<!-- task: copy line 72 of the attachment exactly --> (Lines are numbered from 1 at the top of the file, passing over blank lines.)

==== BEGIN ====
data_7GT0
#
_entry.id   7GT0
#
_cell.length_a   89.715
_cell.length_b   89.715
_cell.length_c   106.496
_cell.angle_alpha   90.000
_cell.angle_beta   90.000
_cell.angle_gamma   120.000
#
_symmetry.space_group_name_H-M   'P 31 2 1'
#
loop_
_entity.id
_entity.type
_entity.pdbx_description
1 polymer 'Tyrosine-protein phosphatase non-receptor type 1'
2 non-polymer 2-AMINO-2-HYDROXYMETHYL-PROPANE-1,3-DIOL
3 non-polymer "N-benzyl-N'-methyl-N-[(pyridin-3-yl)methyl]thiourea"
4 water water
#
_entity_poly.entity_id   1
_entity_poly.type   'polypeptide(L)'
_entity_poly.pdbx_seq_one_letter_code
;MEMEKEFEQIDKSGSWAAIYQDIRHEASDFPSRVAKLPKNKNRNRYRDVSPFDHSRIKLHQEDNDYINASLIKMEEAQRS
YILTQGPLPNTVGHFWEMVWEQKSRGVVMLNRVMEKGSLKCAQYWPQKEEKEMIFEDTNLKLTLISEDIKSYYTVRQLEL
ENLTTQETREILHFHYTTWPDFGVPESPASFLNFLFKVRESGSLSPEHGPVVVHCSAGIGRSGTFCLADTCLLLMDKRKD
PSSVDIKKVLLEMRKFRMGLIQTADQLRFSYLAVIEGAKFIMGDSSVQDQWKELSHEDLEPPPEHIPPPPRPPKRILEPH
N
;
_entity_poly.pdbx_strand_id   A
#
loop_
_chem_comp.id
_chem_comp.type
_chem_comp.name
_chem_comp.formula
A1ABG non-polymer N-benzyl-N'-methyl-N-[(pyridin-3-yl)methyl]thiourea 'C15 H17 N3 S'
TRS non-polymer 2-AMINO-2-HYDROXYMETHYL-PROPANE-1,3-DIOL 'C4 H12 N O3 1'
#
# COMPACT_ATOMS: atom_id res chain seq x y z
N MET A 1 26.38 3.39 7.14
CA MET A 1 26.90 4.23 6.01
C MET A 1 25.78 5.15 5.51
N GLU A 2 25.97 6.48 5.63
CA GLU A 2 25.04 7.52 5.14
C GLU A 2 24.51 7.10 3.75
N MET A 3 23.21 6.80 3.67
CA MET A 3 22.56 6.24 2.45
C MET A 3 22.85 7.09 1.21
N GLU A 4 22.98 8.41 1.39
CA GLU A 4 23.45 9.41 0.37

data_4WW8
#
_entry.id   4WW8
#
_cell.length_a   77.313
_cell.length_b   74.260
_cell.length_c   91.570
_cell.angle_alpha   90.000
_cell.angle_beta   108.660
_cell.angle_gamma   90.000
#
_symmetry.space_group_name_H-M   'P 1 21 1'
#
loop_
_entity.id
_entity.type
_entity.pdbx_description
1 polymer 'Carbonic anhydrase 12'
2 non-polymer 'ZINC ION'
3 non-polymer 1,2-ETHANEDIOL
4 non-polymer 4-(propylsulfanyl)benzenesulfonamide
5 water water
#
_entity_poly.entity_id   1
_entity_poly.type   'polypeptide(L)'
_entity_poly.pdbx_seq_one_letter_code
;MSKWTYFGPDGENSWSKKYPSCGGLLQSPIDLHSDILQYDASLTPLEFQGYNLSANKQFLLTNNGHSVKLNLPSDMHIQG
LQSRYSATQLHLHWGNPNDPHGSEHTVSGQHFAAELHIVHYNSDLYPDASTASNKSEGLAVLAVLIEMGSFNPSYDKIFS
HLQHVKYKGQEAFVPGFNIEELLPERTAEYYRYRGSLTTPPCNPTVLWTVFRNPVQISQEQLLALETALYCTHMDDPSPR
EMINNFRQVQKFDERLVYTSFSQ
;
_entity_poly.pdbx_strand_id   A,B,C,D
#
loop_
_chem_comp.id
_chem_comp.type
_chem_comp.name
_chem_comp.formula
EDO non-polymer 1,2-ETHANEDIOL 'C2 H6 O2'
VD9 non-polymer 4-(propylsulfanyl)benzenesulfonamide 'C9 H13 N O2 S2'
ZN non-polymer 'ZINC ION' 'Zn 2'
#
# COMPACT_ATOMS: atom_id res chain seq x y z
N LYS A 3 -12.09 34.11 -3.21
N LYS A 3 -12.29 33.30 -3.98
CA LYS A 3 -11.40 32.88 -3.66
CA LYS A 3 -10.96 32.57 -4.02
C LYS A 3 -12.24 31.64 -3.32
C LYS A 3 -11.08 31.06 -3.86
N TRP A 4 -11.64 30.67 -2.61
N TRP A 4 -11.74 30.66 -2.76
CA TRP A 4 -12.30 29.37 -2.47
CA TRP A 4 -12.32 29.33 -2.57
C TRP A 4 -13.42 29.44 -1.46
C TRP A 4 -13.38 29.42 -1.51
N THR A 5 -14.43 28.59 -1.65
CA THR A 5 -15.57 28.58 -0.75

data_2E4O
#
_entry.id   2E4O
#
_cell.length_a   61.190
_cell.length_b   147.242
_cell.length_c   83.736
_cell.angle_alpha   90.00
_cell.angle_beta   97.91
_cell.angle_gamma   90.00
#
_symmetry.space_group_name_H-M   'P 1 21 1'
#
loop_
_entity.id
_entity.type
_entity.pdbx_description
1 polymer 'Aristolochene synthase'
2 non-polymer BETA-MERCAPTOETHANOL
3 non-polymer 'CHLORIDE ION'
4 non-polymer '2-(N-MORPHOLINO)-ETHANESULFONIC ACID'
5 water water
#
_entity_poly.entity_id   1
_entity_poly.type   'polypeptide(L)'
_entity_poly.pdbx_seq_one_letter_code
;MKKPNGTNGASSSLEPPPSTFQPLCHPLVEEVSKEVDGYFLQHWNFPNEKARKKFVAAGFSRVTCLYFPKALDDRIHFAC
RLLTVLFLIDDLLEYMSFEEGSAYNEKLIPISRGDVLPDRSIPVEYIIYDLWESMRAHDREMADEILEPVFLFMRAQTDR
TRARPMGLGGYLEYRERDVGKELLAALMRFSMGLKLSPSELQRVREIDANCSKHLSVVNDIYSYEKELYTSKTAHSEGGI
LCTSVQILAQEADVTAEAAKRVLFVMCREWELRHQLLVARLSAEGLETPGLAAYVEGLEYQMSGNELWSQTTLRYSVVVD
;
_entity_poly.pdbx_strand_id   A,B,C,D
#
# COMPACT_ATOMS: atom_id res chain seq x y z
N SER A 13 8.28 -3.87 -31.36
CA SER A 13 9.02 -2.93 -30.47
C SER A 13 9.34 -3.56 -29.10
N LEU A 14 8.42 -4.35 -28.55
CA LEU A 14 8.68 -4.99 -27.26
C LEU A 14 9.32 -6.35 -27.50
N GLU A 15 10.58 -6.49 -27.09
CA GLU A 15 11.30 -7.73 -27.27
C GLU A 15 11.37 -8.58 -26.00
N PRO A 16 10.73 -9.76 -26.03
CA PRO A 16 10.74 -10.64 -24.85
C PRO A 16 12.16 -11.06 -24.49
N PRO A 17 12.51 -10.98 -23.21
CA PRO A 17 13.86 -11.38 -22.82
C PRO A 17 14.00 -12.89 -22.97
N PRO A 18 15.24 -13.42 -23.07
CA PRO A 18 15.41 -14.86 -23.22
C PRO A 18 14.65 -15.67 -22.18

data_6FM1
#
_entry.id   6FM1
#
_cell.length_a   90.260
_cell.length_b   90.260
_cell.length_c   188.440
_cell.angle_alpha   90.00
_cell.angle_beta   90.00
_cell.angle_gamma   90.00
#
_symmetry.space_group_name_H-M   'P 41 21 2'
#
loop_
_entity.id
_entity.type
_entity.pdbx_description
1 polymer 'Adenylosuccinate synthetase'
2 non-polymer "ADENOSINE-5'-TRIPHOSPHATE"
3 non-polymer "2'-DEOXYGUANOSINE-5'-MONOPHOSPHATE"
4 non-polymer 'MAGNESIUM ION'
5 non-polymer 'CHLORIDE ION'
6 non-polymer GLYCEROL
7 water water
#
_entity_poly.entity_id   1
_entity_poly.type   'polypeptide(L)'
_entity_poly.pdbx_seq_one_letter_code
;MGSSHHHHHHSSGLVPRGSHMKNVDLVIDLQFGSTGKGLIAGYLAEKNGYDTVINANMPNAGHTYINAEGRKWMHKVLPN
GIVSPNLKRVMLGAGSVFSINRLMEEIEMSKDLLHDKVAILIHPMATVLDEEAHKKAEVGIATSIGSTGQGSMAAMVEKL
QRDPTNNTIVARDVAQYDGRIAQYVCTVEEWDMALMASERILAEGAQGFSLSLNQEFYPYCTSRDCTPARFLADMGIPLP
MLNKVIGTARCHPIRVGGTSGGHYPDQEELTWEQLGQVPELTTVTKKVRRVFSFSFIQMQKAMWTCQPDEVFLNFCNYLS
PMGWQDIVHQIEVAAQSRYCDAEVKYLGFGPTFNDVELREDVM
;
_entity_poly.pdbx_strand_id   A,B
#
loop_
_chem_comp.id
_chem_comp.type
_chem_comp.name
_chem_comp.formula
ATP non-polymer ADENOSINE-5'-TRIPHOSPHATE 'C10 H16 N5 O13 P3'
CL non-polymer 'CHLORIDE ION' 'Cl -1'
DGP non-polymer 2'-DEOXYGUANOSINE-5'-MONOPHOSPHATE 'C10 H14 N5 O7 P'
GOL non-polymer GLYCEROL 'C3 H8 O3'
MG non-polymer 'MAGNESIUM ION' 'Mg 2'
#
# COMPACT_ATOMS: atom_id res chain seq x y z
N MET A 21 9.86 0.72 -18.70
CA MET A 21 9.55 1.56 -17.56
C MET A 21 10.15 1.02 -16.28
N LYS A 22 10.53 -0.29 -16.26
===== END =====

2 non-polymer 'ZINC ION'